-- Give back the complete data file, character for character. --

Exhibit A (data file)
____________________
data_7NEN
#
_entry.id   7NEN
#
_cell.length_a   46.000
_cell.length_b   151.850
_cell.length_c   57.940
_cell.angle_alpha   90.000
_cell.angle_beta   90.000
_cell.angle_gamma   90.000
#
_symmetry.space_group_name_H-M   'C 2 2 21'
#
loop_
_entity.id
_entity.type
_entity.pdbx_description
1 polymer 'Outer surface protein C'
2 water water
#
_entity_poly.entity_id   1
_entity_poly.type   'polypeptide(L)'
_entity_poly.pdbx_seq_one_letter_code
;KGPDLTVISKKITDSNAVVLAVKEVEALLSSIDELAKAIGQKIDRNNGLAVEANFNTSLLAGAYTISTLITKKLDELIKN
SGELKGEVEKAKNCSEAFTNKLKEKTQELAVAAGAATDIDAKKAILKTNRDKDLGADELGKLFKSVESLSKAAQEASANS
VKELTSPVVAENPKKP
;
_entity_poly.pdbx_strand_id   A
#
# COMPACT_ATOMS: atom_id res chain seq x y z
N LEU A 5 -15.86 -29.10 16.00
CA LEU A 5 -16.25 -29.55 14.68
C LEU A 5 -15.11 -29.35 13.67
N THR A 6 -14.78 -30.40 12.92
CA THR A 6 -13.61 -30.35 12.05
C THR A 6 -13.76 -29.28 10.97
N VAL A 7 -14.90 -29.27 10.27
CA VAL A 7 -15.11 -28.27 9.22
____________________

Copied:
data_7NEN
#
_entry.id   7NEN
#
_cell.length_a   46.000
_cell.length_b   151.850
_cell.length_c   57.940
_cell.angle_alpha   90.000
_cell.angle_beta   90.000
_cell.angle_gamma   90.000
#
_symmetry.space_group_name_H-M   'C 2 2 21'
#
loop_
_entity.id
_entity.type
_entity.pdbx_description
1 polymer 'Outer surface protein C'
2 water water
#
_entity_poly.entity_id   1
_entity_poly.type   'polypeptide(L)'
_entity_poly.pdbx_seq_one_letter_code
;KGPDLTVISKKITDSNAVVLAVKEVEALLSSIDELAKAIGQKIDRNNGLAVEANFNTSLLAGAYTISTLITKKLDELIKN
SGELKGEVEKAKNCSEAFTNKLKEKTQELAVAAGAATDIDAKKAILKTNRDKDLGADELGKLFKSVESLSKAAQEASANS
VKELTSPVVAENPKKP
;
_entity_poly.pdbx_strand_id   A
#
# COMPACT_ATOMS: atom_id res chain seq x y z
N LEU A 5 -15.86 -29.10 16.00
CA LEU A 5 -16.25 -29.55 14.68
C LEU A 5 -15.11 -29.35 13.67
N THR A 6 -14.78 -30.40 12.92
CA THR A 6 -13.61 -30.35 12.05
C THR A 6 -13.76 -29.28 10.97
N VAL A 7 -14.90 -29.27 10.27
CA VAL A 7 -15.11 -28.27 9.22